Learn all you need to know about Amazon interviews.
Amazon Interview preparation with Day One Careers
I worked for Amazon for nearly three years and conducted several interviews. When I was interviewing for partner teams, I became more interested in Phone Screens, where I interacted with applicants early on.
While most Phone Screens did not go well for quite expected reasons (Amazon’s threshold is relatively high), I witnessed candidates with excellent resumes who were unable to answer Amazon interview questions due to a lack of preparation (by the way, if you want to maximize the chances of getting an interview at Amazon or other Big Tech businesses, check out our Big Tech Resume Review service). So instead of dismissing them at the first Phone Screen, I decided to do a brief experiment: I’d provide them with important coaching and advance them to a second Phone Screen to observe how they perform with more preparation.
Despite the fact that I did not conduct any surveys with my applicants, I frequently followed up with recruiters to inquire about their progress. As a result, some made it into on-site loops and obtained offers, much to my delight. This piqued my interest since, in 9 out of 10 situations, interviewers would have dismissed them at the phone screen.
So, based on the 16 Leadership Principles, I decided to provide my best recommendations and advice on how to handle Amazon interview questions. This post was written from the perspective of a former Amazon interviewer. My goal isn’t to ensure that you pass the interview no matter what. Therefore, I’m not going to ask questions and provide replies. Instead, I’d want to assist you in overcoming roadblocks that may arise from a lack of knowledge of the interview style, which may disguise your abilities.
Despite the fact that I departed Amazon in August 2020, I remain a firm believer in the company’s hiring procedure. But, yes, I believe Amazon could do more to help candidates feel more at ease with how it hires. So I’m attempting to fill a void.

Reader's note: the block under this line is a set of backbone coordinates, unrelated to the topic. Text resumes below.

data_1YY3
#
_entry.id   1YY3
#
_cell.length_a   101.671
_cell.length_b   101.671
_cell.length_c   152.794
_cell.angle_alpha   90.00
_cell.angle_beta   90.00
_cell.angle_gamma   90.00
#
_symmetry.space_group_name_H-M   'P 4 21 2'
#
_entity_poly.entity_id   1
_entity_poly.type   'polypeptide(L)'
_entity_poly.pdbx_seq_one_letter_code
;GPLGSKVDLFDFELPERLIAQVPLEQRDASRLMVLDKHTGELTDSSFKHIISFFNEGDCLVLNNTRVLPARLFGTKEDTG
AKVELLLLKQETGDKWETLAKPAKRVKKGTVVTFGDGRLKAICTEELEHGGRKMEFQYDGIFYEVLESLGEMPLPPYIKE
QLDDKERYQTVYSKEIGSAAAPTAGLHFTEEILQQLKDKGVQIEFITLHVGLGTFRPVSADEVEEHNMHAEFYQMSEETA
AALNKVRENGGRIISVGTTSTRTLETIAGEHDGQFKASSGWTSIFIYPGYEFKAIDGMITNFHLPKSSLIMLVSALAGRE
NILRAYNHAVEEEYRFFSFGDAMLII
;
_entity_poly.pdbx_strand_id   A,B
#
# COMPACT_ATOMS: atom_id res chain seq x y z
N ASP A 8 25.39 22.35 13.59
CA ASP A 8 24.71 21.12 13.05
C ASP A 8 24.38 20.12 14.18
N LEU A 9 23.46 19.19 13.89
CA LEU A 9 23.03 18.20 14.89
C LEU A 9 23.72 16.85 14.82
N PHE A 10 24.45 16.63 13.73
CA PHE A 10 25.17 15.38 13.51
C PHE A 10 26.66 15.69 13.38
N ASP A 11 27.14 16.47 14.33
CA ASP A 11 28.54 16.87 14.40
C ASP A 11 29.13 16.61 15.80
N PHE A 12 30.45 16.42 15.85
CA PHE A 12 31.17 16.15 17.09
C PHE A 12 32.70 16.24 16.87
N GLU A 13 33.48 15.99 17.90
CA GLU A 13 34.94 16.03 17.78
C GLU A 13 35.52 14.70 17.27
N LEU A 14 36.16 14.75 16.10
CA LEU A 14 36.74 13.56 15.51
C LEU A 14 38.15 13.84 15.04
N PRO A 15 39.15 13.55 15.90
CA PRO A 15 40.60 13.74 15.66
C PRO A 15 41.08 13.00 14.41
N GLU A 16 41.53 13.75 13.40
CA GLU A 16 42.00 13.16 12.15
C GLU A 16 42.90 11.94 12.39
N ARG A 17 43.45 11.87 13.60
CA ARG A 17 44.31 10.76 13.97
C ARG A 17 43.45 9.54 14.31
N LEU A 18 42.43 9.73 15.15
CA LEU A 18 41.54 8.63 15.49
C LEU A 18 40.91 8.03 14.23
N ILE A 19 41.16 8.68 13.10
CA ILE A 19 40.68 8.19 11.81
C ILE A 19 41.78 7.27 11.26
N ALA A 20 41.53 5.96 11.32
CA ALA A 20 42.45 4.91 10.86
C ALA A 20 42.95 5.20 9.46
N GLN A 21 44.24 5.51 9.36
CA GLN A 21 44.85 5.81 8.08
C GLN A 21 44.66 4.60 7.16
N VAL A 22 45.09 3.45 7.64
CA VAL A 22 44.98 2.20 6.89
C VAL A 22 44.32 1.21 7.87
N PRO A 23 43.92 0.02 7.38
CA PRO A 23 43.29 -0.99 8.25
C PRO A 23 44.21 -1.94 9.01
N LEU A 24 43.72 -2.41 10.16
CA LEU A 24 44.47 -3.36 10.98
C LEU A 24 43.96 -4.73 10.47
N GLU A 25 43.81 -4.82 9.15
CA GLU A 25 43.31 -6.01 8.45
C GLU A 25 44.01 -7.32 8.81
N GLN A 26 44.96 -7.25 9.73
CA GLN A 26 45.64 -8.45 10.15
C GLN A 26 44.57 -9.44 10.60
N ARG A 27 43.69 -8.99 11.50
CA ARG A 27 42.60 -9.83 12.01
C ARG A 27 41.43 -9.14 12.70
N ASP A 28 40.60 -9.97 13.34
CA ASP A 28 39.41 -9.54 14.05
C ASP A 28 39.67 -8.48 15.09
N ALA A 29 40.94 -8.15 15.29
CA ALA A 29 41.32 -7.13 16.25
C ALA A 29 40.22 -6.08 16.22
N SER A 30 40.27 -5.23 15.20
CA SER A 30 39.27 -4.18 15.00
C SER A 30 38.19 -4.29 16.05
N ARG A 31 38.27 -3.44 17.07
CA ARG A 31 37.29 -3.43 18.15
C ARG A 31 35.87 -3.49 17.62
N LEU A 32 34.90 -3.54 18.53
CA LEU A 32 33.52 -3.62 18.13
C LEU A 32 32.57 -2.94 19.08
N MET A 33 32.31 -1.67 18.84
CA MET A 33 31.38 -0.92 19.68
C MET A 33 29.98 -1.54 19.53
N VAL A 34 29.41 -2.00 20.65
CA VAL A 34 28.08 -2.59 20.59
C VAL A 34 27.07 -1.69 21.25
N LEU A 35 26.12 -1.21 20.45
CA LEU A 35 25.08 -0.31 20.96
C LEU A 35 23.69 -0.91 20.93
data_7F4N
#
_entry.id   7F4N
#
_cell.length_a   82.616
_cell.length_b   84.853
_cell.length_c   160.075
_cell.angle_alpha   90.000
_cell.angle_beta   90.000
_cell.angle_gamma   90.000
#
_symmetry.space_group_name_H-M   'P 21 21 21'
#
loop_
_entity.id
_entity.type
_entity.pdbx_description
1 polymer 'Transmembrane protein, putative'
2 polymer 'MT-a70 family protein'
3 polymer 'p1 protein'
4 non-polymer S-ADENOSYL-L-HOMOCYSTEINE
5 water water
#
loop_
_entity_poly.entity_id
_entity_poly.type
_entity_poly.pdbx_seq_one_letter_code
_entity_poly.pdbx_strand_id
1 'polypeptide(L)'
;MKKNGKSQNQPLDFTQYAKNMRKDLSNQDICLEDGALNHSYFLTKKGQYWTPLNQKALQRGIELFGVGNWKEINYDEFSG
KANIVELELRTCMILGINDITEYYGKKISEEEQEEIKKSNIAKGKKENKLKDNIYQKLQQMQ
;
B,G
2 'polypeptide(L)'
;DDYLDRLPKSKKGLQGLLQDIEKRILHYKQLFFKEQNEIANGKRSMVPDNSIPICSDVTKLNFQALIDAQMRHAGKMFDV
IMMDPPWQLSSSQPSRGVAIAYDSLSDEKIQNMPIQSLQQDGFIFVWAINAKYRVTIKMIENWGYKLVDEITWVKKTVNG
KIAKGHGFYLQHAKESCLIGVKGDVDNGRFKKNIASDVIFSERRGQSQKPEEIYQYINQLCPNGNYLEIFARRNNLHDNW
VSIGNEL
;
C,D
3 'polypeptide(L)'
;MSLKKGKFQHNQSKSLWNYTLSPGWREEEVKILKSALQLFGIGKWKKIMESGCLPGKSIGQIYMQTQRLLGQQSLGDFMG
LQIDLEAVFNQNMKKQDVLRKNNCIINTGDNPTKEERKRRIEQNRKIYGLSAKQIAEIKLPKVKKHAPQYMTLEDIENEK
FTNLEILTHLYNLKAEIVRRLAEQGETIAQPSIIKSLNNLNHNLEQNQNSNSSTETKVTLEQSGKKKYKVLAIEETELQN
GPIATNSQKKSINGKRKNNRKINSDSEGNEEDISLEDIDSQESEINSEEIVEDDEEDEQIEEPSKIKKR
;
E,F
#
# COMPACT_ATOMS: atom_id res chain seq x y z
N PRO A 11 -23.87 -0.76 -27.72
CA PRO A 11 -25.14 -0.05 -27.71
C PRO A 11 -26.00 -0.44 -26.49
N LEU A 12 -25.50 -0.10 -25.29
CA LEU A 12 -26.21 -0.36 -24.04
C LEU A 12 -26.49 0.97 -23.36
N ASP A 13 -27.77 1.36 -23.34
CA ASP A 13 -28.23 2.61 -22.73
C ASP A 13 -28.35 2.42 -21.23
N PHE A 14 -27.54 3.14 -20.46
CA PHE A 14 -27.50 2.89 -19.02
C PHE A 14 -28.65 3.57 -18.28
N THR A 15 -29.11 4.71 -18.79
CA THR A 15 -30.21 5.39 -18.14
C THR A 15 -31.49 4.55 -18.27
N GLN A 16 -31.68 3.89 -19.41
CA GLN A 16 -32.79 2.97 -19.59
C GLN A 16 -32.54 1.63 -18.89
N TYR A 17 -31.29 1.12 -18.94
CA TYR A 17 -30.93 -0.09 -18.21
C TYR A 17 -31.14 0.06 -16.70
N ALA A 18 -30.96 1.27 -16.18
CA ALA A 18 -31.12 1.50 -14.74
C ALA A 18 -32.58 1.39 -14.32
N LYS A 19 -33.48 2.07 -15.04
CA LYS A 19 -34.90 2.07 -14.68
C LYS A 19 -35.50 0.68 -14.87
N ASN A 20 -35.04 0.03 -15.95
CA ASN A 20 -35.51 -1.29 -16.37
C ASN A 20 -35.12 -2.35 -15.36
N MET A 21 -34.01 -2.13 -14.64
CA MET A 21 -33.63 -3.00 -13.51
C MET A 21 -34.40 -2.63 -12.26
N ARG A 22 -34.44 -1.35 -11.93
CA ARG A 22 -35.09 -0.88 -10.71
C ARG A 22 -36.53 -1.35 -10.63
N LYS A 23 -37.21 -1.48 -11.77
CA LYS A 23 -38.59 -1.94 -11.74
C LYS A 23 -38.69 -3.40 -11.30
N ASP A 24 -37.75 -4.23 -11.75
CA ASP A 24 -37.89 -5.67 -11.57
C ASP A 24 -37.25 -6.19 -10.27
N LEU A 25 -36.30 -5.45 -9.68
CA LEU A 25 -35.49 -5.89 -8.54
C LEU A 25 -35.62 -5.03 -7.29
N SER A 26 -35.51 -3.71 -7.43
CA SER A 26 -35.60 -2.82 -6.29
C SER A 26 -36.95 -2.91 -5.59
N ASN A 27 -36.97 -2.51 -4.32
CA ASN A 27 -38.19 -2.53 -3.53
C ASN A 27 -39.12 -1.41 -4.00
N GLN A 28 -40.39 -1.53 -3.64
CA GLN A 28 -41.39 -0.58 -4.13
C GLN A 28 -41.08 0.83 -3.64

Here’s a post that handles this issue, particularly if searching for a general Amazon interview preparation guide.
Competency-based Interviews on Amazon
You’ll have to pass competency-based interviews regardless of the position you’re interviewing for at Amazon (tech, non-tech, or semi-tech – for example, AWS Solutions Architect). Of course, Amazon isn’t the only company that uses this kind of applicant evaluation (plenty of Fortune 500 companies and consulting firms use them). However, Amazon interviews nearly entirely rely on this style to determine your non-technical fit.
Another oddity is that Amazon places a high value on the competency-based portion of the evaluation. As a result, the company will not accept a candidate who exceeds a technical threshold (if one exists for the position) but falls short on the competency-based examination.
It’s critical to go through Amazon’s competency-based interview rounds. Putting out the effort to prepare for them is not only prudent, but Amazon recruiters also suggest it. Just have a look at Amazon’s Career page and pay attention.
What does the interview look like?
Interviewers will ask you to tell them about an event from your work life that exhibits the behaviors that Amazon is looking for in employees, rather than reading through your CV. “Tell me about a time when you refused to accept things as they were,” the interview questions will say. Then, the interviewee narrates the narrative and answers questions from the audience.
Why does Amazon use competency-based interviewing?
By their admission, Amazon is a data-driven company. However, they found evidence that this interviewing strategy is the most effective for determining whether a candidate would be successful in the long run.